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Real Name: Unrevealed

Identity/Class: Unrevealed (1940s era)

Occupation: Unrevealed

Group Membership: Unrevealed

Affiliations: Unrevealed

Enemies: Unrevealed

Known Relatives: Unrevealed

Aliases: Unrevealed

Base of Operations: Unrevealed

First Appearance: All-Winners Squad: Band of Heroes#1 (August, 2011)

Powers/Abilities: Unrevealed (if any)

Height: Unrevealed
Weight: Unrevealed
Eyes: Unrevealed
Hair: Blond

(All-Winners Squad: Band of Heroes#1 (fb) - BTS) - The origin and past exploits of the Masked Maiden (or the fact if she was even "real") are completely unrevealed (see comments).

(All-Winners Squad: Band of Heroes#2 (fb) - BTS) - By the outbreak of World War II, the U.S. military commissioned Timely Comics to begin publishing the fictional adventures of various costumed heroes (some of whom had been inducted into the military)--these comic books were basically intended to be used as propaganda, to convince Americans to support the war-effort and increase enlistment. One of the comic books Timely produced was Super Hero Comics#1, which featured a Captain Flame story and prominently depicted him on the cover--the Masked Maiden was also one of the other heroes featured on this issue's cover, where she appeared in one of the cover vignettes (see comments).

   The print-run of Super Hero Comics#1 had just been completed; at some point under unrevealed circumstances, the Young Avenger (Bill Bryon) secretly grabbed a copy of it fresh off the presses--Bryon would keep this issue in his possession during the intervening years until modern times.

(All-Winners Squad: Band of Heroes#2 (fb) ) - On May 13th, 1942, Colonel Nevins of the U.S. military went to the offices of Timely Comics and spoke privately with publisher Martin Goodman; although he praised Timely's comic books featuring the fictional exploits of some of the heroes, Nevins requested that Goodman hold off on publishing any comic book adventures of Captain Flame for reasons of national security.

(All-Winner Squad: Band of Heroes#2 (fb) - BTS) - Per Colonel Nevin's request, Goodman complied and ordered the entire print-run of Super Hero Comics#1 destroyed before it could be distributed to the public (...although the Department of Defense was in possession of at least one copy).

Comments: Created by Paul Jenkins (writer) and Carmine Di Giandomenico (artist).

All-Winners Squad: Band of Heroes was supposed to be an 8-issue mini-series, but it was cancelled with the fifth issue due to low sales, so unfortunately the story was never completed.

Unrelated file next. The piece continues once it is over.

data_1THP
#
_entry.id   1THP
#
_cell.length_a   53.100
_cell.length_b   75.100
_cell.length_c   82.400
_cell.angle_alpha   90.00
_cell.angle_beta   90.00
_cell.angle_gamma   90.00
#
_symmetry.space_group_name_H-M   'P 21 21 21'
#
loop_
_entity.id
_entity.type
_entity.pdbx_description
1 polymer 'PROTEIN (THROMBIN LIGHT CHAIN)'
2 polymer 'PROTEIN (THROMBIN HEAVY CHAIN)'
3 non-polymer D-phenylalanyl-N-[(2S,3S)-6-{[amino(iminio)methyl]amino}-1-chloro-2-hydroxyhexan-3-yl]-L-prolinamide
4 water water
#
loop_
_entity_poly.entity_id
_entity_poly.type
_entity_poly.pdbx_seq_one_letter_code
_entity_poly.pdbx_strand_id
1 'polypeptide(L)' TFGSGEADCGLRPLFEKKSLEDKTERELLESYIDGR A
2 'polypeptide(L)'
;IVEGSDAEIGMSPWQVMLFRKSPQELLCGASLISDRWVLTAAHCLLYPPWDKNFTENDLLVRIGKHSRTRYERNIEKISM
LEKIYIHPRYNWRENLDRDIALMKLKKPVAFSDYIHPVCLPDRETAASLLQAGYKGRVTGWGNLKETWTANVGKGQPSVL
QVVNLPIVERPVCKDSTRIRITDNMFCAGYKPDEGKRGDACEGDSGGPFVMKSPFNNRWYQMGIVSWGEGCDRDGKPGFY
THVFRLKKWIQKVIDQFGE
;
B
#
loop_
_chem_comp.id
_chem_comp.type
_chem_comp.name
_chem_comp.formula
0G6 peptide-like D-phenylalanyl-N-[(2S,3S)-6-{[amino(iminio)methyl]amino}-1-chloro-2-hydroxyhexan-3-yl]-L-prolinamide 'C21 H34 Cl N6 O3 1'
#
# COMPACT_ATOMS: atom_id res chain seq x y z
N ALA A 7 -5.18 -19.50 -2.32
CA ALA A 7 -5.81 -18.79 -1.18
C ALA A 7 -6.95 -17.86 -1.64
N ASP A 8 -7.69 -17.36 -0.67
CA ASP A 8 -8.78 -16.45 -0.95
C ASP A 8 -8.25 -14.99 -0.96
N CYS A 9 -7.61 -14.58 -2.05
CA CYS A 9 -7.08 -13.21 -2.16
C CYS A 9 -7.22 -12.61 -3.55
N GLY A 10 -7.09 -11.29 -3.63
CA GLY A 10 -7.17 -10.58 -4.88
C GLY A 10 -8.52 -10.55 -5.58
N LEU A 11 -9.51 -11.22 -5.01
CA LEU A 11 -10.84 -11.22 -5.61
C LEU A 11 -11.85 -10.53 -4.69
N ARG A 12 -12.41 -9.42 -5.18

The Masked Maiden wasn't an actual 1940s Timely Comics character in our world--much like Captain Flame, she was only a retcon addition created for this series.

What you see in the Main Image is the extent of her one and only appearance: A small vignette she shared with Transisto-Mech the Robot (presumably this was supposed to be "Taxi" Taylor's T-Mech), which was on a comic book cover that only existed in the Marvel Universe (For an image of the full cover of Super Hero Comics#1, see the Comments section of the Captain Flame profile).

So why am I doing a profile on a character who wasn't even "real"?

Well, maybe Masked Maiden was a real heroine, rather than just a meta-fictional character created by the Earth-616 version of Timely Comics--the other heroes who appeared with her on the cover of Super Hero Comics#1 (Captain Flame, Captain America and Bucky, Transisto-Mech) were actual heroes who were active in the Marvel Universe in the 1940s, so maybe she had existed as well, but she ended her crime-fighting career early before she was that well known.

(Although Masked Maiden missed her big chance to appear in the first issue of Super Hero Comics when the print-run was destroyed, there was shown to be an issue #2 of that series (featuring Young Avenger on the cover); however, it's unrevealed if Masked Maiden appeared in that one, or any other comic books prior to or following the Captain Flame debacle).

It seems kind of odd that the creators of this series came up with Masked Maiden in the first place--if they just wanted to have a super-heroine of the 1940s appear on that comic book cover, there were others already in that time-period they could have used--Miss America, Silver Scorpion, Black Widow (Claire Voyant)--so it's not like they didn't have any existing characters to choose from. Maybe Masked Maiden was created because she would have played a more significant role later in the Band of Heroes storyline--maybe she (like Captain Flame) was somehow tied in with the mysterious Operation: Firefly. But sadly, because of the premature ending of this series, I guess we'll never know.

The Masked Maiden may be a nod to the first appearance of DC Comics' Wonder Woman in All Star Comics#8 (December 1941-January 1942). During her origin story, Princess Diana was forbidden by her mother Queen Hippolyta to enter a contest to determine which Amazon would represent Paradise Island. So Diana wore a mask and won the contest, becoming Wonder Woman. During the contest, she was referred to as the Masked Maiden three times.
--Wolfram Bane

And a Big Thank You to MarvellousLuke for providing me with the Main Image!

Profile by Ron Fredricks.

Masked Maiden has no known connections to:

images: (without ads)
All-Winners Squad: Band of Heroes#1, p11, pan5 (Masked Maiden, as depicted on the cover of Timely Comics' Super Hero Comics#1 (Transisto-Mech in foreground))

All-Winners Squad: Band of Heroes#1 (August, 2011) - Paul Jenkins (writer), Carmine Di Giandomenico (artist), Bill Rosemann & Alejandro Arbona (editors)

First Posted: 06/14/2017
Last updated: 06/12/2017

Any Additions/Corrections? please let me know.

Non-Marvel Copyright info
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